Sinus survey


Since the 1970s, dental implants have been a major advance in the replacement of lost teeth.

Thanks to a minimally invasive procedure, they allow the patient to smile again and chew efficiently. They are currently the most comfortable solution, and the most reliable over time (97% success rate in implantology). They avoid wearing a removable prosthesis (dental appliance) or the mutilation of healthy teeth to make a bridge (bridge between two teeth).

In fact, dental implants do have one constraint... In order to place an implant reliably, sufficient bone volume is required. In the upper jaw, above the molars, there is a hollow cavity in the middle of the jawbone, this "pneumatic cavity": it is the maxillary sinus. The maxillary sinus is lined with a mucous layer: this is Schneider's membrane. Very often, when the maxillary molars are extracted, the amount of residual bone under the maxillary sinus is too small to be able to place implants (at least 8 mm of bone is needed to place an implant). What can be done?

As early as the 1970s, practitioners had the idea of performing a bone augmentation under the maxillary sinus, by removing Schneider's membrane and interposing a filling material.

Today, there are two techniques for bone augmentation under the sinus:

  • Elevation and partial filling of the maxillary sinus by the alveolar (or crestal) route, known as the Summers technique.
  • Elevation and partial filling of the maxillary sinus using the Tatum technique or " Sinus Lift ".

These two techniques have different indications.

Summers' technique

The Summers technique can be used when at least 5 mm of bone remains beneath the sinus. It involves "pushing" the sinus membrane through the alveolus created for implant placement. This is now achieved by special drills that rotate in the opposite direction, which collect bone chips during drilling, condense them and gently inject them under the sinus membrane, which is then gently pushed. Depending on the volume of bone to be gained, a filling material can be interposed before the implant is placed, in the same operating time. The post-operative course is generally minor.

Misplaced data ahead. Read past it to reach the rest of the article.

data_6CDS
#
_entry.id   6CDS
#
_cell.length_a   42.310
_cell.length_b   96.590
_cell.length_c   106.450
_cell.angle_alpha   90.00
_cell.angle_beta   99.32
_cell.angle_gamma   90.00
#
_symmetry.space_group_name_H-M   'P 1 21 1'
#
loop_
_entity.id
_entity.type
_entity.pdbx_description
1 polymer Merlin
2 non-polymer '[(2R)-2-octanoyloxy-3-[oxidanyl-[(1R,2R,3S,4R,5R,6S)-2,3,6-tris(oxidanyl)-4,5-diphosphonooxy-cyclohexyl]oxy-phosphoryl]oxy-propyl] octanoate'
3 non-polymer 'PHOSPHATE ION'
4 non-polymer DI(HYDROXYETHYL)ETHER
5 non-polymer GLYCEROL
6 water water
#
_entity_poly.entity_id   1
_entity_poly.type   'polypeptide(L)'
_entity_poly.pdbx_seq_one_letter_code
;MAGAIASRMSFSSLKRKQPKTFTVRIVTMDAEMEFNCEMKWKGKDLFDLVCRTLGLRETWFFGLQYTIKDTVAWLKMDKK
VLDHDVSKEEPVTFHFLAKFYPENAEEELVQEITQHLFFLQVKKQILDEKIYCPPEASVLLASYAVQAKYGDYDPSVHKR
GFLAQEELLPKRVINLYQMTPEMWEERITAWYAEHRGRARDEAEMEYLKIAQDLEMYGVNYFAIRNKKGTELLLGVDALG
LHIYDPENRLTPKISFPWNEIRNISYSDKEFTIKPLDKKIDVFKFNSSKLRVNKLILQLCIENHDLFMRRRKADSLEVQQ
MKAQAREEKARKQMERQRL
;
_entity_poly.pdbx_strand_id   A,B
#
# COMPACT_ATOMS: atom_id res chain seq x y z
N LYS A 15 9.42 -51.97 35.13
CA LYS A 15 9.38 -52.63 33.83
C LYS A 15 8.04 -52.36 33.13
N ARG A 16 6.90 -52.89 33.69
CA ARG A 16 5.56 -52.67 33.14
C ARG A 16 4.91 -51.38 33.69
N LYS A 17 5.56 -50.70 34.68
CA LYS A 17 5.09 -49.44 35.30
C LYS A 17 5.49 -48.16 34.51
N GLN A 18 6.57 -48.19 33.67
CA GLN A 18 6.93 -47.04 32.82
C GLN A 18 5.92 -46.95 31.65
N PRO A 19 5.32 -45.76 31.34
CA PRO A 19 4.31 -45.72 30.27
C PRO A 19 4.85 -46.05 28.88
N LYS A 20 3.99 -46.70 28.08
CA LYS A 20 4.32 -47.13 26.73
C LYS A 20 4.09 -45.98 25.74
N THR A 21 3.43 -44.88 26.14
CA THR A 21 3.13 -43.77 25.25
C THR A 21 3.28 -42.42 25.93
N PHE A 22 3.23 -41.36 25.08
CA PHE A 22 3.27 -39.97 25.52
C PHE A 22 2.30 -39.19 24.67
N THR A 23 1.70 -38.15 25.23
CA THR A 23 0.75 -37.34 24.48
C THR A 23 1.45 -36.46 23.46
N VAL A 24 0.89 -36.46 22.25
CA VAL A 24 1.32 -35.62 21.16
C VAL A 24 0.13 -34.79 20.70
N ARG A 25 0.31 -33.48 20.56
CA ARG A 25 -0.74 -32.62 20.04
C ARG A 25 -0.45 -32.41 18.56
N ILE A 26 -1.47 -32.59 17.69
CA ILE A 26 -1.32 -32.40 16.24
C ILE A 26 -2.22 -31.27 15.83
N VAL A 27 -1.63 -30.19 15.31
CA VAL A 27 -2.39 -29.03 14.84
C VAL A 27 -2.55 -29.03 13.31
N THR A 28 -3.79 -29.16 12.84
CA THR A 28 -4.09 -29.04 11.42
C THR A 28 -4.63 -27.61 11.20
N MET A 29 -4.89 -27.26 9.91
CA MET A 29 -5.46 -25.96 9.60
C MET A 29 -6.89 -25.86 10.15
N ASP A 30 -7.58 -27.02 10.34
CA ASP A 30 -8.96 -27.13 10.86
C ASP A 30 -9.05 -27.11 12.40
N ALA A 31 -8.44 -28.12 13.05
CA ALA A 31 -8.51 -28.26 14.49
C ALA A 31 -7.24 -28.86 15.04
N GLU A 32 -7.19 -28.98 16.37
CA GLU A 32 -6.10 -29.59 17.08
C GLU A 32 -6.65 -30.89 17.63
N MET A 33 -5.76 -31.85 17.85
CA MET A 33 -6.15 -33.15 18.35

Sinus Lift

Le Sinus Lift est réservé aux pertes osseuses plus importantes (hauteur résiduelle < 4-5 mm). Il s’agit de réaliser une fenêtre osseuse en regard du sinus maxillaire, puis la membrane de Schneider est minutieusement décollée. Un matériau de comblement est ensuite glissé sous cette membrane, et la fenêtre est refermée. Il est parfois possible de placer les implants en même temps, mais dans la plupart des cas, il est préférable de laisser cicatriser 3-4 mois et de poser les implants après un contrôle radiographique 3D. Les suites postopératoires sont plus importantes qu’avec la technique de Summers, elles sont comparables à l’extraction de dents de sagesse incluses. Œdème et hématome surviennent parfois.


These two meticulous operations require a large technical platform and an experienced team. This is why Dr Michaël LUMBROSO holds a University Diploma in Maxillofacial Rehabilitation Surgery(University of Paris VII), and is fully qualified to perform this type of operation. Indeed, the main risk of these operations is a tear of Schneider's membrane without the practitioner noticing it.

This is why in our practice these procedures are carried out in our operating theatre, under rigorous aseptic conditions(sterilisation chain, HEPA filter, traceability, etc...). During a Sinus Lift, in order to limit the risk of tearing the Schneider's membrane as much as possible, we use a very special instrument: the PIEZZOCHIRURGY. This instrument uses ultrasound and allows the bone window to be made without damaging the membrane underneath, as it is inactive on the soft tissue.

Moreover, in our practice, this procedure is performed under an operating microscope. This considerably increases the precision of our actions, and thus reduces the risk of tearing the membrane. And if a perforation should occur, it is almost impossible for it to go unnoticed thanks to the operating microscope. The operation is then stopped and the window closed, without any consequences for the patient's health. However, it will be necessary to intervene again after a few weeks.

See contraindications.

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